Paul gloried in his infirmities and his thorn in the flesh – 2 Cor 12:7-10 – the thorn in the flesh was possible eye problems [Gal 4:14-15]. This was a messenger of Satan to buffet him. To buffet is to attack as if by repeated blows. It was something that struck him repeatedly. The purpose of the messenger was “lest I should be exalted above measure.” No one else had been given the revelations Paul received. He was unique. That is, until John was given the Revelation. Satan was given permission to attack Paul in the same way that he was given permission to attack Job. In the end, it made both men better.
He besought the Lord thrice, like the Lord in Matt 26:44. It wasn’t necessary for him to pray more because the Lord replied, “My grace is sufficient for thee.” My personal prayer is for the Lord to heal the ones who have need of healing or to give them sufficient grace and the understanding to know that this is how He is answering their prayer. Paul knew the answer to his prayer.
Sufficient grace is enough to meet the needs of each attack, to compensate for each weakness. The strength of grace is the Lord’s strength. It is perfect in the fact that it is certain, dependable, reliable. It is exactly wha tis needed in each cade. Paul knew he could count on it.
Paul said, “Most gladly therefore will I rather glory in my infirmities that the power of Christ may rest upon me.” He said, “I take pleasure in infirmities.” He was like the disciples who were to rejoice and be exceeding glad in persecutions [Matt 5:11-12]. Persecution is not joyful. Yet, they were to rejoice because their reward was great in heaven. Paul’s infirmities were afflictions, and those are not enjoyable [Prov 15:15]. Nevertheless, they resulted in Christ’s strength and power and that’s why he took pleasure in them. Like the cross in Heb 12:2. The joy was set before Jesus and so he endured the cross (but the cross was not joyful).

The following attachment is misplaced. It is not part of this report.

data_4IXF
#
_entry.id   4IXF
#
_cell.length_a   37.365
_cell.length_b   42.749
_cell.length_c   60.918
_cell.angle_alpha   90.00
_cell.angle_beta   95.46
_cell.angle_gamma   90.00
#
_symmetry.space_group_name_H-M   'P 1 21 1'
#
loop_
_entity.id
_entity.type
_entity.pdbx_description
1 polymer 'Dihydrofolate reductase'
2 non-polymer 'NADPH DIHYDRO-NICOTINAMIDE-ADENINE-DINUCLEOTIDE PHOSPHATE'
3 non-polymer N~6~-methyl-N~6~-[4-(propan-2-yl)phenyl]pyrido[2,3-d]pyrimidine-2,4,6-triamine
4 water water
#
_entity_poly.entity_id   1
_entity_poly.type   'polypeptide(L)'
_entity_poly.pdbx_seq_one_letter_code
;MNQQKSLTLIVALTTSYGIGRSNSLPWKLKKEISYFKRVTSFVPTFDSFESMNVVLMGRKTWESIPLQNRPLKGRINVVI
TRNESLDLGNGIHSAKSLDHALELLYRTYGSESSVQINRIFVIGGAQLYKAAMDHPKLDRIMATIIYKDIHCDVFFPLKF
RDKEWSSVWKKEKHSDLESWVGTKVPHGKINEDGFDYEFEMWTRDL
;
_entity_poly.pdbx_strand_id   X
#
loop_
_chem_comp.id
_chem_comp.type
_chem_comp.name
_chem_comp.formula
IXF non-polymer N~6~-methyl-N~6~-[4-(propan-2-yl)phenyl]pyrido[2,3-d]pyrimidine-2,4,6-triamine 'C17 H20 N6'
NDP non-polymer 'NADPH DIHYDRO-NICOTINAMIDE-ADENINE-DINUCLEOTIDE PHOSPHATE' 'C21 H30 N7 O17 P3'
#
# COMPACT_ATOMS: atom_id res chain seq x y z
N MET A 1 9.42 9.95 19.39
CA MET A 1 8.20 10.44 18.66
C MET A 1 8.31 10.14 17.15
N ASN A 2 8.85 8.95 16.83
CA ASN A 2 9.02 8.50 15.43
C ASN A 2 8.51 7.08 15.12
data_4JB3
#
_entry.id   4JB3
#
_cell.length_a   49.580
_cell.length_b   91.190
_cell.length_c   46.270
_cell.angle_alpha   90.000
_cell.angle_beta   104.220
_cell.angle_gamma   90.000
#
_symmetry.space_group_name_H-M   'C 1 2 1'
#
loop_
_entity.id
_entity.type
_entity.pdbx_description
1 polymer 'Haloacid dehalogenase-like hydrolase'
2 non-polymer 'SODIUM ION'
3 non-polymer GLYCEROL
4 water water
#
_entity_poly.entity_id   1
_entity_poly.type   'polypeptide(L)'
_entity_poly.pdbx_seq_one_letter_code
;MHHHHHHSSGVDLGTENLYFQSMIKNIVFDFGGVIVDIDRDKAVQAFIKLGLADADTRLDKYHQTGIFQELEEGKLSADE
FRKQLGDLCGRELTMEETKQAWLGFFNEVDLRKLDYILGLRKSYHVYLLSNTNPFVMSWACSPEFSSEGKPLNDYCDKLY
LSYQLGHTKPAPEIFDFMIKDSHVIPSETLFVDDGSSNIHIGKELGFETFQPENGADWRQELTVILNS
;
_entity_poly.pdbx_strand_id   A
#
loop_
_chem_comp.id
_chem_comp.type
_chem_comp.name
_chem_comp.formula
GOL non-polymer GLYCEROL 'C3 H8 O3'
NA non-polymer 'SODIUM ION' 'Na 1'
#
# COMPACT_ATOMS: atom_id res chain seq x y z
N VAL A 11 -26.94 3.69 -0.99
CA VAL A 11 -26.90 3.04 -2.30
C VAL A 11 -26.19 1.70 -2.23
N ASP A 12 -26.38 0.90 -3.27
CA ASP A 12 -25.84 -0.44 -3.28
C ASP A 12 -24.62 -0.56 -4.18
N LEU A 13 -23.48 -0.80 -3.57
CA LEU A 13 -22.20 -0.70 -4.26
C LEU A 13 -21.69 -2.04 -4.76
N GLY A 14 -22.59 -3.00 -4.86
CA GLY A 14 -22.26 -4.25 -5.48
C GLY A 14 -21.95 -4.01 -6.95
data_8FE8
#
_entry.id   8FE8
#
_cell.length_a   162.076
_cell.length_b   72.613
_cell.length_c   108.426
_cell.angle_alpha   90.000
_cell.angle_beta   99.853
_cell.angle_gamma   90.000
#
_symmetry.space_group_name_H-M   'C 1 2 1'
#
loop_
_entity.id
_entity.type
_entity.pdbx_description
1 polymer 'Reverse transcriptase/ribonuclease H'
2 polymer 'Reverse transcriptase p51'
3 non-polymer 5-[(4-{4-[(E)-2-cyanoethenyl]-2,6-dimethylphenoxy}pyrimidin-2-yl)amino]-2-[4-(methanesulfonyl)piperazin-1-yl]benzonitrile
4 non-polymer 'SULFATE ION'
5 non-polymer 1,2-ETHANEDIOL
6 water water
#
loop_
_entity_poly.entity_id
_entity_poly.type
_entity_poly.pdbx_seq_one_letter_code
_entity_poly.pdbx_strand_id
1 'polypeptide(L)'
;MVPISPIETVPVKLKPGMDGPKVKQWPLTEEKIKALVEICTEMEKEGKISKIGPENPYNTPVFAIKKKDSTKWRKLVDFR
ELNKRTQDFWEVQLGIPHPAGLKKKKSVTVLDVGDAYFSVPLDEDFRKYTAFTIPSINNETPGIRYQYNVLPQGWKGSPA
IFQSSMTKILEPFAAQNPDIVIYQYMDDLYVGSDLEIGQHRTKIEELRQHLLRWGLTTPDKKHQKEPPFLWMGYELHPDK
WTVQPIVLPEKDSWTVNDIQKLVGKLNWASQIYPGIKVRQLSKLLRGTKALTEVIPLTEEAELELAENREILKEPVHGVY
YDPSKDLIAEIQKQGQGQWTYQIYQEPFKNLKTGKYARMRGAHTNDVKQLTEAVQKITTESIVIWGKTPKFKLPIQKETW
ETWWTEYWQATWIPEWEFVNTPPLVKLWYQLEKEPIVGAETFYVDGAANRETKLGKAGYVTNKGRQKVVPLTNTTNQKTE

Paul gloried in his apostolic signs – 2 Cor 12:11-12 – Paul had the signs of an apostle. See Rom 15:19. Elymas, the sorcerer, was blinded for a season [Acts 13:8-11]. In Acts 14:8-10 he made a man walk who had been born cripple. In Acts 19:11-12 he could heal people by sending them handkerchiefs or aprons. Evil spirits departed from them. He raised Eutychus from the dead [Acts 20:9-10]. He survived a lethal snake bite [Acts 28:3-6]. He healed many sick on Melita [Acts 28:8-9].
He wrought these signs in all patience among the Corinthians in the same way that Jesus was patient with his disciples. Having shown his disciples many miracles, including his own resurrection, they were still slow of heart to believe. Paul, likewise, was patient with the Corinthians. There were some there who opposed him and didn’t believe him, despite the signs. There’s an interesting verse in Ecc 7:8 which says, “the patient in spirit better than the proud in spirit.” People who brag about signs today are proud [they use their “gifts” to promote themselves] and impatient with those who don’t “buy into” their gifts.
Paul said, “I ought to have been commended of you… in nothing am I behind the very chiefest apostles.” They should have been bragging about Paul and his ministry among them. But Paul never used these things for his own glory. He said, “I be nothing.” See Gal 6:3.
Conclusion: Paul had to glory to get the Corinthians back to the Lord [2 Cor 12:19] and away from the false apostles who were trying to bring them into bondage [2 Cor 11:20]. Otherwise, he would have never written about these things in this manner. Nevertheless, what he wrote has helped us, as well.